All over the country of Holland you’ll spot them; white and green signs with numbers. What are those? Well, those signposts are part of a route network for cyclists. ANWB is a national tourist organisation and they have created a network of safe cycling paths all the way through the Netherlands. They consist of several numbered route nodes. Between each of these routes nodes are bidirectional signposted routes. Usually there is an information panel with the route node number and an overview of the bicycle route network. In this blogpost I will show you some action photos of how the nodes network works.
Me and my road bike = love at first sight.
These are ‘normal’ signposts. Not the ANWB nodes route ones. These are OK too, but you have to stop every time and get your map out, or use Google Maps on your phone. With the ANWB nodes network the best you can do is to decide upfront where you want to go and which route you take, and you write down the numbers on a piece of paper. This piece of paper you attach to your bicycle or keep in your pocket (or bra, that is what I do) and during cycling you have your guide with you!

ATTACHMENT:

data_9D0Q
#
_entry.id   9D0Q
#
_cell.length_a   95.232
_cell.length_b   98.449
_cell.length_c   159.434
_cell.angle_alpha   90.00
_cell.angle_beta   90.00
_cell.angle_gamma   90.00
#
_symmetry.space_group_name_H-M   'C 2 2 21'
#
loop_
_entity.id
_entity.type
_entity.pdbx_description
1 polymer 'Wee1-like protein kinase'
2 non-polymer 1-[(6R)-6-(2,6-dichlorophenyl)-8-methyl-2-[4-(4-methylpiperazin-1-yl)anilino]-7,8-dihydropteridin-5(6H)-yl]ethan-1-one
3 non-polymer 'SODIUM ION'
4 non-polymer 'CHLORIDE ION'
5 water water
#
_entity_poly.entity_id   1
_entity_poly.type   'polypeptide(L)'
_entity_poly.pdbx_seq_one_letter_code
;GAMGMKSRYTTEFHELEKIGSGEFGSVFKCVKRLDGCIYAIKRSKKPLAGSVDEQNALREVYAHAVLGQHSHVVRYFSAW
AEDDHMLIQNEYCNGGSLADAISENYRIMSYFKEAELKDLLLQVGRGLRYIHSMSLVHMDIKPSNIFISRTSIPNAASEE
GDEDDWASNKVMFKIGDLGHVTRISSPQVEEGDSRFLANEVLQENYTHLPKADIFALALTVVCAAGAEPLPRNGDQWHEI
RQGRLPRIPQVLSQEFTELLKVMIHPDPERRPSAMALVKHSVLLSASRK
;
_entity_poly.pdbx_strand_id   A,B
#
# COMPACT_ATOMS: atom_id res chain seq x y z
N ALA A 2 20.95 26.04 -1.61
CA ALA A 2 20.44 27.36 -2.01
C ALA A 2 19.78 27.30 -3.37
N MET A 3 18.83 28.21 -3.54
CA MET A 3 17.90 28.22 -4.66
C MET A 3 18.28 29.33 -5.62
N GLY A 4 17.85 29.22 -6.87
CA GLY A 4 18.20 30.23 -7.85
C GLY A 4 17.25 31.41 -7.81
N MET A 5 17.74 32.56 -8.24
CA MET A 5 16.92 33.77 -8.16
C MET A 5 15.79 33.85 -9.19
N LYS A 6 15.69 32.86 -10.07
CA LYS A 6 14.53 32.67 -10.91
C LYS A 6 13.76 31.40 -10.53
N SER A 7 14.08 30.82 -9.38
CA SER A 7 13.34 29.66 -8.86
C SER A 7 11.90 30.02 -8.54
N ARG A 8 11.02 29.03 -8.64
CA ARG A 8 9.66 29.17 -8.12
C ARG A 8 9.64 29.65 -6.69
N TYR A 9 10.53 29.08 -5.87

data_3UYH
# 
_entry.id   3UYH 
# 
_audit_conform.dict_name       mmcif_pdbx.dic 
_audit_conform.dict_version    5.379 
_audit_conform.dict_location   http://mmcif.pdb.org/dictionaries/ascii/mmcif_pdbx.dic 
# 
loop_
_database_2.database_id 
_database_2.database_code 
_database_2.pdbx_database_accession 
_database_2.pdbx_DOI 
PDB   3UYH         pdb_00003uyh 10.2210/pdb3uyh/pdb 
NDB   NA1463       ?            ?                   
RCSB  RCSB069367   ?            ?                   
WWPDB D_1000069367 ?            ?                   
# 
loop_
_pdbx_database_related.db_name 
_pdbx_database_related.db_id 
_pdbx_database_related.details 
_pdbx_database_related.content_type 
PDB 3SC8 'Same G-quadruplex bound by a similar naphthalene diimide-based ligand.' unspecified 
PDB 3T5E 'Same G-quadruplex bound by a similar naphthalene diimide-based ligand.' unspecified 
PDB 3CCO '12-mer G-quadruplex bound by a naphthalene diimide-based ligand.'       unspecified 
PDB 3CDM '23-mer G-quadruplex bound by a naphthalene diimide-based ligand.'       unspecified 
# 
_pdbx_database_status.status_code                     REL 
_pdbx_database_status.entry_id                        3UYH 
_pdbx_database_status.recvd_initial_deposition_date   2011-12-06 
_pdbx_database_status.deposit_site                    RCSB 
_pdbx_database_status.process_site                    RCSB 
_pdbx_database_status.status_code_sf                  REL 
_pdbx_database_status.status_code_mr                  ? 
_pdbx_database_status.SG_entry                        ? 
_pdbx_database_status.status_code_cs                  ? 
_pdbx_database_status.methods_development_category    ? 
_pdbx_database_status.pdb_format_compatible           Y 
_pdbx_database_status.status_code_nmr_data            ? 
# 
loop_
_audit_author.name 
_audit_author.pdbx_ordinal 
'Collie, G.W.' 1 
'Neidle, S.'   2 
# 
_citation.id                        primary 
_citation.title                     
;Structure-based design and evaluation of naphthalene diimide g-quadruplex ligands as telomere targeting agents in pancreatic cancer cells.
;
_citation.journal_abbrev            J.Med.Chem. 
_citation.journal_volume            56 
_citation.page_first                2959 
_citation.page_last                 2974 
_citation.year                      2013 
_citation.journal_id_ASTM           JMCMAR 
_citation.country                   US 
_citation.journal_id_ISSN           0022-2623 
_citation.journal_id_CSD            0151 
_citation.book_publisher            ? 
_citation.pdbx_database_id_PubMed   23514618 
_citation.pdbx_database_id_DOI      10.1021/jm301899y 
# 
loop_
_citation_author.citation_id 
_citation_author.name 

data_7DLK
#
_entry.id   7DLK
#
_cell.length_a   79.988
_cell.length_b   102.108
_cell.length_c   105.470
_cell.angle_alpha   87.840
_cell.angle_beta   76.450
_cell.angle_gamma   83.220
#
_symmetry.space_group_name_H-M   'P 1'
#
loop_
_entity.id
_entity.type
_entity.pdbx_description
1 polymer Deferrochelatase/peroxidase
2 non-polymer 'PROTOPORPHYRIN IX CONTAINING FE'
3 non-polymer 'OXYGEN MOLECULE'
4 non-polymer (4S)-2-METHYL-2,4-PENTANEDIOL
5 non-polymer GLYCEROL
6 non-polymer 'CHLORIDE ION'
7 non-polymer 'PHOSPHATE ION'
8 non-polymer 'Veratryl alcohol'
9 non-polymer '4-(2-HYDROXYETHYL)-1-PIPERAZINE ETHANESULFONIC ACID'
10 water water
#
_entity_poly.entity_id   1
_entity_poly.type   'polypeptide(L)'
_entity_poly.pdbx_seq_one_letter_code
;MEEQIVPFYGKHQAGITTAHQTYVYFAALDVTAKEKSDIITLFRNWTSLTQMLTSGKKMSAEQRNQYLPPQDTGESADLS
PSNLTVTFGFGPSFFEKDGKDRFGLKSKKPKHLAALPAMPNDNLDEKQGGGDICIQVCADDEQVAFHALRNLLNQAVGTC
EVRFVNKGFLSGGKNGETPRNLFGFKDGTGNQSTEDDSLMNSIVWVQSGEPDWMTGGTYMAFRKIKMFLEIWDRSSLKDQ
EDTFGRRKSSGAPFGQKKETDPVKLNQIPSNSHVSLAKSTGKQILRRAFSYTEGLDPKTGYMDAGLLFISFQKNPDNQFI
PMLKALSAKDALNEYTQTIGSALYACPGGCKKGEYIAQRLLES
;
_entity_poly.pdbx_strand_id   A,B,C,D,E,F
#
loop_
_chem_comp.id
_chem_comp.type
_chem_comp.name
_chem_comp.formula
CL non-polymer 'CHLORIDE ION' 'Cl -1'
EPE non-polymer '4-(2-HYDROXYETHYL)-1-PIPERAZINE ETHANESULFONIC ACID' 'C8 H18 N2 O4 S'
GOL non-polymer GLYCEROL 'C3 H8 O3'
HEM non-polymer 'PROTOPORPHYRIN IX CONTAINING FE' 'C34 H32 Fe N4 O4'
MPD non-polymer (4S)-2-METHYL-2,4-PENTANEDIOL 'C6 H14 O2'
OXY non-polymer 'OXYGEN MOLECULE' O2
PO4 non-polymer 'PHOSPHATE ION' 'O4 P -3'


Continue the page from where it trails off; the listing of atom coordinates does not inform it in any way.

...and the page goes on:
But, where can you view and decide your route and numbers upfront? How to decide what route to take and which numbers to follow? You can decide that online, go to this website; it’s easy, but it’s in Dutch. You don’t have to read a lot, though. Just decide a route, the km, write down the numbers, choose a place for coffee and/or lunch (points of interest are also on the ANWB online map) and go!
If you prefer a paper map with you on the bike, for just in case, then you can buy those maps at ANWB stores. Or order them online. I have a few from North Holland and the area around Amsterdam, and those are practical too. If you are prepared like this, look out for the signs and the fun can start.
Typical Dutch: cows, meadows and water.
This is a board you often see at a node. If you are a bit lost or forgot to write down upfront the numbers, you can stop here and just quickly view the map, deciding which route to take and which numbers are the next to follow.
Don’t forget to watch out for those signposts. Sometimes they are hidden in high grass along the sides of the cycling paths, or they are suddenly somewhere in a city on a wall. It’s fun for children, too. Who’s gonna be the first to spot the next signpost?!
*Note: I have not been asked or paid to write about ANWB cycling nodes network. It was my own idea. All photos are mine and made with a Canon EOS M3 camera.